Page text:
Here is how Kerr concludes his look into the issue:

The picture is still fuzzy, however. “It would be dangerous to jump to the conclusion that there’s a persistent weakening” of the conveyor circulation, says ocean and climate modeler Richard Wood of the Hadley Centre for Climate Prediction and Research in Exeter, U.K. Wood, Rhines, and Bryden all worry that the near-instantaneous snapshots taken by the ocean surveys might have been misleading. Like any part of the complex climate system, the conveyor is bound to slow down at times and speed up at others. The two latest surveys, Wood says, may have happened to catch the Atlantic as the conveyor slowed temporarily, giving the impression that a permanent change had taken place.

On the other hand, the [Bryden’s] analysis may not have even captured what happened in the past decade or so. Climate models simulating the conveyor in a warming world don’t call for such a large slowdown until sometime in the next century, Wood notes. In fact, climate researcher Jeff Knight of the Hadley Centre and colleagues recently reported that changing sea surface temperatures suggest that the conveyor has speeded up a bit since the 1970s (Science, 1 July, p. 41). And physical oceanographers Carl Wunsch and Patrick Heimbach of the Massachusetts Institute of Technology have just crunched far more oceanographic data from a variety of sources over the interval of dramatic change (1993 to 2004) in the NOC analysis. In a paper submitted for publication, they report a small slowdown, a quarter the size of the NOC group’s. The change in heat transported northward is negligible, they calculate.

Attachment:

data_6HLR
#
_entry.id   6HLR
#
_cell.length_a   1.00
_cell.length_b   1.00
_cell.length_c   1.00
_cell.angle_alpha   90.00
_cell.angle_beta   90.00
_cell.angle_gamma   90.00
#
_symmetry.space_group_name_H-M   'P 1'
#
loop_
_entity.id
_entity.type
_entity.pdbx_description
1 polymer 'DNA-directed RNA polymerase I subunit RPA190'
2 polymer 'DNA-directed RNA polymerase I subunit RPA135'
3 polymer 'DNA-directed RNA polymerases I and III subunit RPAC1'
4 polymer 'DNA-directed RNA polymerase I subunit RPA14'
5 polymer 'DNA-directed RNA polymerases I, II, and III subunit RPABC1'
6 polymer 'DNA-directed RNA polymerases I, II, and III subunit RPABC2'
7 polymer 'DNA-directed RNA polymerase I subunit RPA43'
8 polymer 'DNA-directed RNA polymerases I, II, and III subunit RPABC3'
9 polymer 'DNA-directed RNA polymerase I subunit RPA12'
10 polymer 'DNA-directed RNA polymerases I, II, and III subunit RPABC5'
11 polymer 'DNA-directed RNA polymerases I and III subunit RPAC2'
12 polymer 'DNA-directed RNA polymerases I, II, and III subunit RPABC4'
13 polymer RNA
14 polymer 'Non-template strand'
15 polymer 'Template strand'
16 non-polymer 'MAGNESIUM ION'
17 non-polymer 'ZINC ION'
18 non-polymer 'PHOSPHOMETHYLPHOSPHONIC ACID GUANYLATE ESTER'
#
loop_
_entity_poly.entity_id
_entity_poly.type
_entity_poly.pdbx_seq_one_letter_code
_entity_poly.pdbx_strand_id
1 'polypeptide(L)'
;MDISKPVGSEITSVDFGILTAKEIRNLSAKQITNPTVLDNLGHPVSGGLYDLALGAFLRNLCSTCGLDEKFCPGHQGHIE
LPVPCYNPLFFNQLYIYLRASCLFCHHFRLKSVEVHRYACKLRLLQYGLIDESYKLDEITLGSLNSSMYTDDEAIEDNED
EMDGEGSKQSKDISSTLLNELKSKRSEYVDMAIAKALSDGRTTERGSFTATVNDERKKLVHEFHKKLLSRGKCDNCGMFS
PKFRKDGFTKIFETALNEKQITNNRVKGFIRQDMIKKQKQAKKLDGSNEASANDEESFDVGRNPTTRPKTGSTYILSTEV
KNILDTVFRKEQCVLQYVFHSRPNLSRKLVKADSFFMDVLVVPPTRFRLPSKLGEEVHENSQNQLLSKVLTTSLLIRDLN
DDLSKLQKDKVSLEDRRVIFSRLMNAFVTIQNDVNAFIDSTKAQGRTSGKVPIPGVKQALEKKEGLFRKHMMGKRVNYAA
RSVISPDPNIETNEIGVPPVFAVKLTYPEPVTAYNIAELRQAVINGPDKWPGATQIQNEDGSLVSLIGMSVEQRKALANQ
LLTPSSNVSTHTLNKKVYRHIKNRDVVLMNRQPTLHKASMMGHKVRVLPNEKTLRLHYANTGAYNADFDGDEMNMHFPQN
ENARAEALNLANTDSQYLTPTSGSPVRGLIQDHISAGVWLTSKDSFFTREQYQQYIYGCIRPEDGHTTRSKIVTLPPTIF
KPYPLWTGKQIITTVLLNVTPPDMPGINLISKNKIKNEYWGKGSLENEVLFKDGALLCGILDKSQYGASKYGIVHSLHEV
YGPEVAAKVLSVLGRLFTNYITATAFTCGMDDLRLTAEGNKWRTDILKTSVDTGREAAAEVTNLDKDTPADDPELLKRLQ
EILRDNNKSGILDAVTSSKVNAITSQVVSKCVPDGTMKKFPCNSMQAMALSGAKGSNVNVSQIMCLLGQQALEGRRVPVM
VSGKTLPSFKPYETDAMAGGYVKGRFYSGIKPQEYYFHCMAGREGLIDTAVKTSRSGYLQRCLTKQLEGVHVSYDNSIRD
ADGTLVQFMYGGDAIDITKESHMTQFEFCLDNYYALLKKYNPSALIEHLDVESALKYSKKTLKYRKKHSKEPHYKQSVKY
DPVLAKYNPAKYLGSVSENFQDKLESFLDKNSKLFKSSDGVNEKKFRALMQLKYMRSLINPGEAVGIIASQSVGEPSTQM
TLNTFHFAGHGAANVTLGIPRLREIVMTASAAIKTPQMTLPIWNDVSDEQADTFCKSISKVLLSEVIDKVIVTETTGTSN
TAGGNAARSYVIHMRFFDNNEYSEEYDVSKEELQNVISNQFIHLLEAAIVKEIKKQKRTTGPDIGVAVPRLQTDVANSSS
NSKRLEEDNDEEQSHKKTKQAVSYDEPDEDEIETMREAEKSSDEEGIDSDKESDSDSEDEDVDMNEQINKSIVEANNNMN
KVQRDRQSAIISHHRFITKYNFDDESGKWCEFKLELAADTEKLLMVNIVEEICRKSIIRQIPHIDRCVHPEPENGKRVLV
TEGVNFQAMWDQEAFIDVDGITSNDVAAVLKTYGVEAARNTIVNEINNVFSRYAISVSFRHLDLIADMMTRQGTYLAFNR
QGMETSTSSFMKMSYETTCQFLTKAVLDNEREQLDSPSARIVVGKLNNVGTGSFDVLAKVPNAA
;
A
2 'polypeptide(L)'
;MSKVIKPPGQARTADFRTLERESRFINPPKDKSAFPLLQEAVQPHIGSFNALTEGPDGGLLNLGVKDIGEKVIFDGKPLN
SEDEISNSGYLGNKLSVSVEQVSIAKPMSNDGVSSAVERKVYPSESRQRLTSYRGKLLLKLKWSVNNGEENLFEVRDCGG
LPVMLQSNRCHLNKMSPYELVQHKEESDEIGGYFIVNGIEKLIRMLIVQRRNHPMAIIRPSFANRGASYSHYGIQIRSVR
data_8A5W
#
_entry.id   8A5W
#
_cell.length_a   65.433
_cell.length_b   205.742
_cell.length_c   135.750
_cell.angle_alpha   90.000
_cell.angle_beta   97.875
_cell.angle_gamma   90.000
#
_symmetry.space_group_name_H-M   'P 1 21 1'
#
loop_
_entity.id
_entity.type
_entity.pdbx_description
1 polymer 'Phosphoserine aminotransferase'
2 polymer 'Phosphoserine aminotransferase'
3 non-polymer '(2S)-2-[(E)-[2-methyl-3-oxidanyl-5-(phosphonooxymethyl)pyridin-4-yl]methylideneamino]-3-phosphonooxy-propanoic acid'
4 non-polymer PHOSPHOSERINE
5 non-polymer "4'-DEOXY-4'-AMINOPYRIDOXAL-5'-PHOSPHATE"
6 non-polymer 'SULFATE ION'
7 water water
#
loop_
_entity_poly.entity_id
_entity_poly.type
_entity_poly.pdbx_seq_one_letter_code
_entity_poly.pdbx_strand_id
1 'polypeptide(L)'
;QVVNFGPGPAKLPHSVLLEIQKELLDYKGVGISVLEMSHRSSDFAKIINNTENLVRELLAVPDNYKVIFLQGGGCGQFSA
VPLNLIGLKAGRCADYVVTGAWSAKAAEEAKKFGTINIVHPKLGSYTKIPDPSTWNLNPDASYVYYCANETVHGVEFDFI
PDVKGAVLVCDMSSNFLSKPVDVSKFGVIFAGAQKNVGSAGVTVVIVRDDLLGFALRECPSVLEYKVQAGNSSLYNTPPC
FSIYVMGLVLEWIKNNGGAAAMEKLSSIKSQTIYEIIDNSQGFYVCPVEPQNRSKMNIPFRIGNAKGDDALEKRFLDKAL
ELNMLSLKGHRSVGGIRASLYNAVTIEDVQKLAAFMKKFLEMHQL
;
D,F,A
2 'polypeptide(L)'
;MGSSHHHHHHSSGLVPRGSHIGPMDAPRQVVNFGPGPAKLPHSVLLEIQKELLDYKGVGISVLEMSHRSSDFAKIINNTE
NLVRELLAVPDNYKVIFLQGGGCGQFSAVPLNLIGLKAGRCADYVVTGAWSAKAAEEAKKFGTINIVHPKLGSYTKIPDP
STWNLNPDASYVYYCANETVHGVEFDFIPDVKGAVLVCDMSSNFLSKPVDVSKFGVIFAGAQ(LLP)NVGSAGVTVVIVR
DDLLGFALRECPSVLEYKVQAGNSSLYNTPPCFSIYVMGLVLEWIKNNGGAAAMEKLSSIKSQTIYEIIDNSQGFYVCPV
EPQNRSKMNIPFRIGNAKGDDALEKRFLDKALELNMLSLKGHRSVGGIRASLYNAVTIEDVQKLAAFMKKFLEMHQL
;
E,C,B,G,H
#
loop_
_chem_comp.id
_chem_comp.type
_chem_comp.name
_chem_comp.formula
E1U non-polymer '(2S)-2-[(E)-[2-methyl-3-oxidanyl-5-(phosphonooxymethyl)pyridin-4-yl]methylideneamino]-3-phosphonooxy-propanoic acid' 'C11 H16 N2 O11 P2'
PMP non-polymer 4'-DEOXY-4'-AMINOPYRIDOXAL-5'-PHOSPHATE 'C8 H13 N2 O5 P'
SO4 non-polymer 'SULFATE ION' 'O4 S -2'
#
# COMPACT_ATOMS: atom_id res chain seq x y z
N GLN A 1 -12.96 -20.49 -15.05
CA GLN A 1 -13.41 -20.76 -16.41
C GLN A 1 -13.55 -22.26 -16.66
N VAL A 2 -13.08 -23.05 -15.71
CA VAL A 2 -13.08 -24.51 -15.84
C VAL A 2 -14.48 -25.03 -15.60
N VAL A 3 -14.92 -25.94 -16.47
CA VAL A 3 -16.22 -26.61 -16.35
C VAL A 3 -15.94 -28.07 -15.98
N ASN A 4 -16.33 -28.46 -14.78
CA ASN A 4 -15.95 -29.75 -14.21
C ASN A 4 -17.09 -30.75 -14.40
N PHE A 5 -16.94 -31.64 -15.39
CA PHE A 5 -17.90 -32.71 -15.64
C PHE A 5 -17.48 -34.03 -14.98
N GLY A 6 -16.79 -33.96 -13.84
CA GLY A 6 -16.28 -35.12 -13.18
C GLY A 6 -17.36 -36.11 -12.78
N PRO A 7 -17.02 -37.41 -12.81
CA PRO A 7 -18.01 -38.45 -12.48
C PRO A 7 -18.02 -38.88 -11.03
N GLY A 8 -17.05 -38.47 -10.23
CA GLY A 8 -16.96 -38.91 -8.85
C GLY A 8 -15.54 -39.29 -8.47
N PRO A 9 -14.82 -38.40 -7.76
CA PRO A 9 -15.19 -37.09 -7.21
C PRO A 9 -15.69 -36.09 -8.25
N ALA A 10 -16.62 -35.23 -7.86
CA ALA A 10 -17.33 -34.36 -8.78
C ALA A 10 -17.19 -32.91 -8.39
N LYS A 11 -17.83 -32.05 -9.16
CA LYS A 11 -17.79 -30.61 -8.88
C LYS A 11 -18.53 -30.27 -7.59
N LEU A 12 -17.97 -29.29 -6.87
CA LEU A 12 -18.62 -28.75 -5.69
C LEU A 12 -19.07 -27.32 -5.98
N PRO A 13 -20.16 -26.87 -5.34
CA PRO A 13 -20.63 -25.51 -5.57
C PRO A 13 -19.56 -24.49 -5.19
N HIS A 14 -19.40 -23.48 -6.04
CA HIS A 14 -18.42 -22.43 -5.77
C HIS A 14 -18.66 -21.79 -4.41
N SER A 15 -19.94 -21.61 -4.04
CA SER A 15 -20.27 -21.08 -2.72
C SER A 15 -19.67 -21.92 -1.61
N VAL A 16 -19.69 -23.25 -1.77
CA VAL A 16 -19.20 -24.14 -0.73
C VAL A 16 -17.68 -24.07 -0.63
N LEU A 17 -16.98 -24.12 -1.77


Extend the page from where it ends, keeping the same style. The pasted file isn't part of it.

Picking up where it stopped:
So has the conveyor slowed? Might it continue to slow? “We don’t know,” says Wunsch. And it may take a decade or two more of watching and waiting to know for sure.